Many of us know friends and loved ones who have a tendency to remain glued to their phones, browsing social media even when amongst good company. According to a study in Frontiers in Psychology, the function that we are most addicted to on our phones can reveal our desire to connect with people. However, using phones to connect can put you at risk of hyper-social monitoring, which may cause you to spend less time socialising in real life. This may, unfortunately, point the user to an overall sense of loneliness over time.
While many of us are quick to dismiss such behavioural patterns as being indicative of social media addiction, can this modern communication medium truly be considered the culprit? There many clues that suggest that such individuals are also the type that typically crave social recognition and acceptance, insofar that it is the idea of establishing a connection with other parties that appeals to them.
If that is the case, why not just talk to more people or be more engaging publicly? The reason why online social interaction prevails under such circumstances is due to its convenience and relative safety. It is far easier (and less awkward) to begina conversation with an absolute stranger online than it is on the street. The relative anonymity of digital communication also presents less risks. Lastly, the entire process is incredibly streamlined: just curate your content, click a button and you’re done!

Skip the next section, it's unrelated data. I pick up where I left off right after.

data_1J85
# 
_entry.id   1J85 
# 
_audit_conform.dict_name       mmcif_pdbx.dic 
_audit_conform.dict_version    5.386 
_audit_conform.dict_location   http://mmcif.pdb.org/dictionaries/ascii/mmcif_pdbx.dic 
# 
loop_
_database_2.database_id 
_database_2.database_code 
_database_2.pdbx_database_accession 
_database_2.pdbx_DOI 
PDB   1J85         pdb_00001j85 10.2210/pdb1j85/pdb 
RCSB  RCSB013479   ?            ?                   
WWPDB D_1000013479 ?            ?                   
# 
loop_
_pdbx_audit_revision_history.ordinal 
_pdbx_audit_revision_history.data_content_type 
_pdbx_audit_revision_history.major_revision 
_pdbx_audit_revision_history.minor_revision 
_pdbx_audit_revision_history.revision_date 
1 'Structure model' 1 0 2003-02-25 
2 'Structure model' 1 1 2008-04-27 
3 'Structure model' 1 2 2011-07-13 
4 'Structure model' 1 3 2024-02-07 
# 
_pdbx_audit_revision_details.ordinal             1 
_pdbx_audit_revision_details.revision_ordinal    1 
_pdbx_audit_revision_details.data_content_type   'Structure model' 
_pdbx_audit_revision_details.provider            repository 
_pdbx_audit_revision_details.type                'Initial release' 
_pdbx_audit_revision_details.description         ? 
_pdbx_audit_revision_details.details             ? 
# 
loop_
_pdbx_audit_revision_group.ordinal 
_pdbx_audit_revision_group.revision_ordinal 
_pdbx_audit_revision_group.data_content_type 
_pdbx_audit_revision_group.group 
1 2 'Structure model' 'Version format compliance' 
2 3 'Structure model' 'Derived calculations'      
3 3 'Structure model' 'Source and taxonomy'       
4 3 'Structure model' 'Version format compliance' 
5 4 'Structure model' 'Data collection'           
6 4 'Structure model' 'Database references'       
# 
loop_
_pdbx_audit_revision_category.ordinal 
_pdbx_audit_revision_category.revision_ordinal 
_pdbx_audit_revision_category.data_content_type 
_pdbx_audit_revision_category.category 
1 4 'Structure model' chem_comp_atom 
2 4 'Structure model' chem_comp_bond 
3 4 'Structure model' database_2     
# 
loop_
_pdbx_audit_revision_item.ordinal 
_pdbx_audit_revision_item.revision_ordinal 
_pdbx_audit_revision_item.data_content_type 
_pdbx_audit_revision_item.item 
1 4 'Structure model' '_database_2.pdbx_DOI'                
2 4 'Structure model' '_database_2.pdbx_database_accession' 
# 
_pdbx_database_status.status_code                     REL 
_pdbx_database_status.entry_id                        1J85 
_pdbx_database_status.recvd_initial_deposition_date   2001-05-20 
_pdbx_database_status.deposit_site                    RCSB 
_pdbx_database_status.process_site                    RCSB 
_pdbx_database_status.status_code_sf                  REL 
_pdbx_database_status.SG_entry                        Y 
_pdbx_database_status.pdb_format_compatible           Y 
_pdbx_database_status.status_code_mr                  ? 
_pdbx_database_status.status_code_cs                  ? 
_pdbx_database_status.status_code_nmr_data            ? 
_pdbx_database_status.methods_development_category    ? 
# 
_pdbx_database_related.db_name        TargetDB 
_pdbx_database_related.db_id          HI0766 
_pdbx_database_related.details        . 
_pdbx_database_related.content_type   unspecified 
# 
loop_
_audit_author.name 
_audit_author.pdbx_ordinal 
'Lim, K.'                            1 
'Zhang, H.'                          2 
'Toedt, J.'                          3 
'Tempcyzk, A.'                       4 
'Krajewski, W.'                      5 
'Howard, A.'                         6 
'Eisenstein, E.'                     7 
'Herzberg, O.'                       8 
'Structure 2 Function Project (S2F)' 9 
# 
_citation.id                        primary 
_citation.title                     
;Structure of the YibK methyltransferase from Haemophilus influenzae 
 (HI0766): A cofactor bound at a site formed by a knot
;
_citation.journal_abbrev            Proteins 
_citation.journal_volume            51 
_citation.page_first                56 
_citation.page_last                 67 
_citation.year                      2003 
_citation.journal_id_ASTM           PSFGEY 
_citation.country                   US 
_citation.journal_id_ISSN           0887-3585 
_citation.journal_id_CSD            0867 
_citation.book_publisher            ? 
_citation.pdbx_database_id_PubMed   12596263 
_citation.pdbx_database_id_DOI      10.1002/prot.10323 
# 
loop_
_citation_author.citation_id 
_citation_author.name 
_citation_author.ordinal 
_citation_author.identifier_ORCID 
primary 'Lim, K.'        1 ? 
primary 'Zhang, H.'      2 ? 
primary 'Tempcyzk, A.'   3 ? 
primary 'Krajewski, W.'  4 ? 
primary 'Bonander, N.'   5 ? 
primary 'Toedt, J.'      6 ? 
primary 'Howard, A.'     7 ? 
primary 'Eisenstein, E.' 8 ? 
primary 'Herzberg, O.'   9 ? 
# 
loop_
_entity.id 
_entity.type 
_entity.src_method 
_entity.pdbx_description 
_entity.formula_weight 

Addiction to social media without a doubt exacerbated from its convenience and instantaneous connection. This can cause the user to rely on a false sense of connection in the long run after habitual and excessive usage. In fact, research suggests that young people are especially vulnerable to changes in brain chemistry when too much time is spent on their phone. This can lead to anxiety and depression when not managed.
Herein lies the question of what kind of underlying forces drive this behaviour. Social media addiction may ultimately stem from the need to connect and reach out to someone. We may wish to seek reassurance or recognition from others, the volume at which this can be done is amplified on social media. Are we trying to fill a void, or we simply feeling unsatisfied with what we currently have? Regardless of what it is, having more meaningful, real-life conversations with a closer group of friends will prove more fulfilling (quality over quantity). In addition, not being distracted by what goes on in the digital realm it will help you develop more engaging relationships.
Social media addiction has been arguably normalised. However, the doses of dopamine that come with every like, share, or comment can have repercussions if unregulated. Start with checking your phone less often today and redirect your energy and time towards appreciating what’s happening around you instead. The real world has so much more to offer than what you’d get online!